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Viola Davis Says The Key To A Great Showrunner Involves Connecting The Show To Real Life

While she's most well known for her Academy Award-nominated performances in films like "Fences" and "Doubt," Viola Davis has been working on television consistently since the late 1990s. She appeared in productions such as the medical drama "City of Angels," the sci-fi legal-drama mash-up "Century City," and the dramedy "United States of Tara." She even had a brief stint on "Law & Order: SVU." It wasn't until 2014 that Davis headlined her own blockbuster series "How To Get Away With Murder." Created by television veteran Shonda Rhimes, the legal thriller became a critical darling, nabbing 10 Emmy nominations over its six-season run. Davis, who also served as a producer on the series, walked away with an outstanding lead actress statue in 2015, further cementing her status as one of Hollywood's most respected actors.

Having worked in films and television for over three decades, Davis has seen several showrunners come and go. As the Golden Age of Television continues, showrunners receive unprecedented acclaim and celebrity status. Writers like Ryan Murphy, Michaela Coel, and Amy Sherman Palladino have become household names with their offerings, achieving superstardom on the small screen. But just as it takes a village to raise a child, it takes a showrunner and a dedicated team of writers to bring a series to life.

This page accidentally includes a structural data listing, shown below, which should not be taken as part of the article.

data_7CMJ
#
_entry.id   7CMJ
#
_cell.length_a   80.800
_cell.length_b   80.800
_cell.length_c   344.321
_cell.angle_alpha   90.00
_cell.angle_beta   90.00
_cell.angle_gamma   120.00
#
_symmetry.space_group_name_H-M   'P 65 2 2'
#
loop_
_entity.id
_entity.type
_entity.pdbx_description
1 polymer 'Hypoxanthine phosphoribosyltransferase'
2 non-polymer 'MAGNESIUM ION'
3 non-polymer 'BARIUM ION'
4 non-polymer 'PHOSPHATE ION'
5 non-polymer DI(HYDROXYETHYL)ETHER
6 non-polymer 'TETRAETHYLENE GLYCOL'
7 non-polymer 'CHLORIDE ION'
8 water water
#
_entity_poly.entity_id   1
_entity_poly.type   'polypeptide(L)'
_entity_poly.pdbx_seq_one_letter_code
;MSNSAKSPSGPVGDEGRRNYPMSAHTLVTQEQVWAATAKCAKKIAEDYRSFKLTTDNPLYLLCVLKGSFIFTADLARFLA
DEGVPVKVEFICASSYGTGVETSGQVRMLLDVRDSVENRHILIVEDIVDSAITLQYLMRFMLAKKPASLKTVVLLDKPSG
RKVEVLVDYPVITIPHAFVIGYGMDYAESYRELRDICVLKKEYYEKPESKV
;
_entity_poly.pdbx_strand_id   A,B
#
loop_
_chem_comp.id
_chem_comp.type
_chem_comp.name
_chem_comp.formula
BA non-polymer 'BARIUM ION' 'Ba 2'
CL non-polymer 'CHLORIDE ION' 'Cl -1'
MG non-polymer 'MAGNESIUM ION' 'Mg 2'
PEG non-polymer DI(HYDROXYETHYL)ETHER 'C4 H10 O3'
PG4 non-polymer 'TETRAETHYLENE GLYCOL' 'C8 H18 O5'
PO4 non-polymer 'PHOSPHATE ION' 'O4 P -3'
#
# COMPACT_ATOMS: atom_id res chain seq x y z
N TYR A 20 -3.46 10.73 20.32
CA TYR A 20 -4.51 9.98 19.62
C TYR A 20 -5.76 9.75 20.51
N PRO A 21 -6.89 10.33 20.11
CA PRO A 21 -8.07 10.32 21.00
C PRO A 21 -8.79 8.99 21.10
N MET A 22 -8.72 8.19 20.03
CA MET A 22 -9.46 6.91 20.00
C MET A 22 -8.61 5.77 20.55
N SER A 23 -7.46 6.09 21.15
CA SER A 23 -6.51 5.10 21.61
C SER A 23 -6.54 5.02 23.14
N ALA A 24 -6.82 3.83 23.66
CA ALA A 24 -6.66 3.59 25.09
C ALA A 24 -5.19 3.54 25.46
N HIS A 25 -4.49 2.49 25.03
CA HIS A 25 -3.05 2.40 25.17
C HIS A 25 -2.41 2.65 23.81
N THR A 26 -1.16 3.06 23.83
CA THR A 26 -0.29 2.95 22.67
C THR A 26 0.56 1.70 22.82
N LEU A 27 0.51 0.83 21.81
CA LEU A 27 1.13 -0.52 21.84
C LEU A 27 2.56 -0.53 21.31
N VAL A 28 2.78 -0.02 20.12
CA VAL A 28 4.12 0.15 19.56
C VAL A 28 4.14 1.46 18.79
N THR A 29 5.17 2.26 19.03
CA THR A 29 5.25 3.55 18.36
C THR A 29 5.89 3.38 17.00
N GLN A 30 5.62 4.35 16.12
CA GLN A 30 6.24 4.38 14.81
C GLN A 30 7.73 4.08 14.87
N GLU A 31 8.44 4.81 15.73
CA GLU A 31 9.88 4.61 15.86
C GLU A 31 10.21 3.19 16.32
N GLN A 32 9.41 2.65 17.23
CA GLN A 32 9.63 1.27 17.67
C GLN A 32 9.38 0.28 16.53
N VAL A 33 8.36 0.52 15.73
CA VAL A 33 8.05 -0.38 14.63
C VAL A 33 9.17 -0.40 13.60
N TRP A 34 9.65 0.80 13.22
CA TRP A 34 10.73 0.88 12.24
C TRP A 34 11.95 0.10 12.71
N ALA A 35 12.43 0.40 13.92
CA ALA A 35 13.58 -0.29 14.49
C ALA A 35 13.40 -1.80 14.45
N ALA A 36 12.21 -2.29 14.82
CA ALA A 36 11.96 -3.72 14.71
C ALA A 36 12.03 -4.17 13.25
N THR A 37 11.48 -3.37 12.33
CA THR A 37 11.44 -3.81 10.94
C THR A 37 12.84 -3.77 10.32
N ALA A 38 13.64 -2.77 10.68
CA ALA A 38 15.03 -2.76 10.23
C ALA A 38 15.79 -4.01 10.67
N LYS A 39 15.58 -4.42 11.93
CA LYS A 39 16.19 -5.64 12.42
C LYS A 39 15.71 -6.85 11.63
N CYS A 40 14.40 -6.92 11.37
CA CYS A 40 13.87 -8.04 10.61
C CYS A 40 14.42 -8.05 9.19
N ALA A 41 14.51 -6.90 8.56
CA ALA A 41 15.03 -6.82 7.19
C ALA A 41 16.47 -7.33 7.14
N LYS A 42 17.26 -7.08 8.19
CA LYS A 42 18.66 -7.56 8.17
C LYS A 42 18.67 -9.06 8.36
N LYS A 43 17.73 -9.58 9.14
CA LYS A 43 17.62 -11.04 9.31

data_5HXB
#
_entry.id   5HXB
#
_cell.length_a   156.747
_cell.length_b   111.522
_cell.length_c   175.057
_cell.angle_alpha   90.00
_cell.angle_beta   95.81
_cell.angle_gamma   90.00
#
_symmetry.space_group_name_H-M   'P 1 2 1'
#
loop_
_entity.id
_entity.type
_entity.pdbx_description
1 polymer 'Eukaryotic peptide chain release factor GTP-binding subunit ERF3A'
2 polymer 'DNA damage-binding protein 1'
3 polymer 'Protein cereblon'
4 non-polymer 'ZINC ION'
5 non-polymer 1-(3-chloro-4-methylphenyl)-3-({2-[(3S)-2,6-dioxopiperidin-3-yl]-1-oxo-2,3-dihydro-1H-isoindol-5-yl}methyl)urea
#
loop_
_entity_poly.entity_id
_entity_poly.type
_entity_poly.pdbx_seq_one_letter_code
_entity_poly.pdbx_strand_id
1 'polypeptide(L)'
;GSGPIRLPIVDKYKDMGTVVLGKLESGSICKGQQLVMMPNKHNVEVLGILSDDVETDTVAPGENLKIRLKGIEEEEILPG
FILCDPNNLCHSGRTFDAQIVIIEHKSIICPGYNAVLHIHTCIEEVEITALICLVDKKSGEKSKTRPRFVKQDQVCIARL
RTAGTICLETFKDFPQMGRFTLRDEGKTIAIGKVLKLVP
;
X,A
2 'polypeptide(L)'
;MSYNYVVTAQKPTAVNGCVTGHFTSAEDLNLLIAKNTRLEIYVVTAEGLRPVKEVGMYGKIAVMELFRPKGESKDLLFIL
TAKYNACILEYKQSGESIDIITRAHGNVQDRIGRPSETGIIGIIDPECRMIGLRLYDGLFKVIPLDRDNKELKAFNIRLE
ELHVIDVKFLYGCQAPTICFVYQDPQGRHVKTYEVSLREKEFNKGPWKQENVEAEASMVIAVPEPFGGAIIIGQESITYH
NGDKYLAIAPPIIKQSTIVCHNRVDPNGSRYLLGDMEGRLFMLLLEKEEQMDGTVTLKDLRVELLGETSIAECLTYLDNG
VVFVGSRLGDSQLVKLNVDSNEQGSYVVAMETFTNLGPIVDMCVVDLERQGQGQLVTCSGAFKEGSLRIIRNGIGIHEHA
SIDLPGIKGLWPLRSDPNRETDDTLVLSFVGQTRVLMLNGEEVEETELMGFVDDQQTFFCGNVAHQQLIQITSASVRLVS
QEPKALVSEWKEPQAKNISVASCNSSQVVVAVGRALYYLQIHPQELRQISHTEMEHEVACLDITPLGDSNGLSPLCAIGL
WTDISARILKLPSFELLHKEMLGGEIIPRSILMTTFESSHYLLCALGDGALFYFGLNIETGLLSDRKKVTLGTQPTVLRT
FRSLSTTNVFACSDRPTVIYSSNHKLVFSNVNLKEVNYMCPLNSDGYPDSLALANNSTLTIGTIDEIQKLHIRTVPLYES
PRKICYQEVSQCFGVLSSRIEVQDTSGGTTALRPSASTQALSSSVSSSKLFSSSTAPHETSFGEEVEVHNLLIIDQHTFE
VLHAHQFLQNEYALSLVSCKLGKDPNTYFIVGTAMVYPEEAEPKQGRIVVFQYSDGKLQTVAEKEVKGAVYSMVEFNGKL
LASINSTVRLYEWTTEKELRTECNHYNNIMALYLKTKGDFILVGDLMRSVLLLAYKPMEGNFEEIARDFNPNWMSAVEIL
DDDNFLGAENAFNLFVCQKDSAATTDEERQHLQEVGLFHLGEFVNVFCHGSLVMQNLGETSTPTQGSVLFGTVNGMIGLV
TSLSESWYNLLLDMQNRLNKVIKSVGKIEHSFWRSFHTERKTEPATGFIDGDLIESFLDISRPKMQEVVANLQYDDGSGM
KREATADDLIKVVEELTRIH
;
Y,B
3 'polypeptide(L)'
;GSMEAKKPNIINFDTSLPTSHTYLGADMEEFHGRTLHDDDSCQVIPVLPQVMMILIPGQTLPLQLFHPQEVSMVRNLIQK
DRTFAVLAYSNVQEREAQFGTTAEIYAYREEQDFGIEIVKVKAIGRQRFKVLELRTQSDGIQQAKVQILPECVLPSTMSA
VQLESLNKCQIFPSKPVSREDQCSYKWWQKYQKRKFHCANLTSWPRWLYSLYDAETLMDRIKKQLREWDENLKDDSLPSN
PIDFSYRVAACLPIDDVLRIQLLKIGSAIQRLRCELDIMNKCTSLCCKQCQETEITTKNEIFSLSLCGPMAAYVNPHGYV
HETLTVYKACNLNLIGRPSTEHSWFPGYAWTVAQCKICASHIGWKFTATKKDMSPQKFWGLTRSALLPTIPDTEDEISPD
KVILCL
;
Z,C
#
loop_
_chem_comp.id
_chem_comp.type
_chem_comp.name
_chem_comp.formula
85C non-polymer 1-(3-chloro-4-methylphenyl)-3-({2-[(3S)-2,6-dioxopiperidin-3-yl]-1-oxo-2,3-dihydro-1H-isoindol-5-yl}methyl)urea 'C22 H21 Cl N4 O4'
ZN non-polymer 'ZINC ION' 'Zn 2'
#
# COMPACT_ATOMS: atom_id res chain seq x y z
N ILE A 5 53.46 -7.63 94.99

While each showrunner has a different philosophy, Davis recently revealed that a great head writer has to be able to connect their show to real life, which in turn makes it easier for audiences to relate to.

Viola Davis says great art has to be connected to truth and life

While appearing on Sean Evans' "Hot Ones," a show where celebrities reveal tricks of the trade while eating increasingly spicier chicken wings, Viola Davis was asked to discuss the differences between a great TV showrunner and a great filmmaker. From where she stands, a great showrunner has to continually improve at their craft and guide their writers to excel. "A great showrunner is going to lead the writers ... the writing always has to, in my opinion, be consistent and just get better," the actor said. "That's very hard when you're doing a show of 22-26 episodes."

Davis later circled back to the question, revealing that there is no difference between an outstanding showrunner and director, saying that everything, including TV episodes, "have to be connected to the truth and life." According to Davis, a good showrunner, film director, and teacher have to be connected to "life." "And the more people recognize life on TV, the stage, and all the collaborators are involved in doing that, then you feel less alone as an audience member," Davis said. Considering some of her most iconic performances have come from biopics like "The Woman King" and characters who deal with everyday struggles such as in "Fences," it's difficult to dismiss the importance of authenticity in film and television. "And you do not forget the [viewing] experience, it's tattooed in you."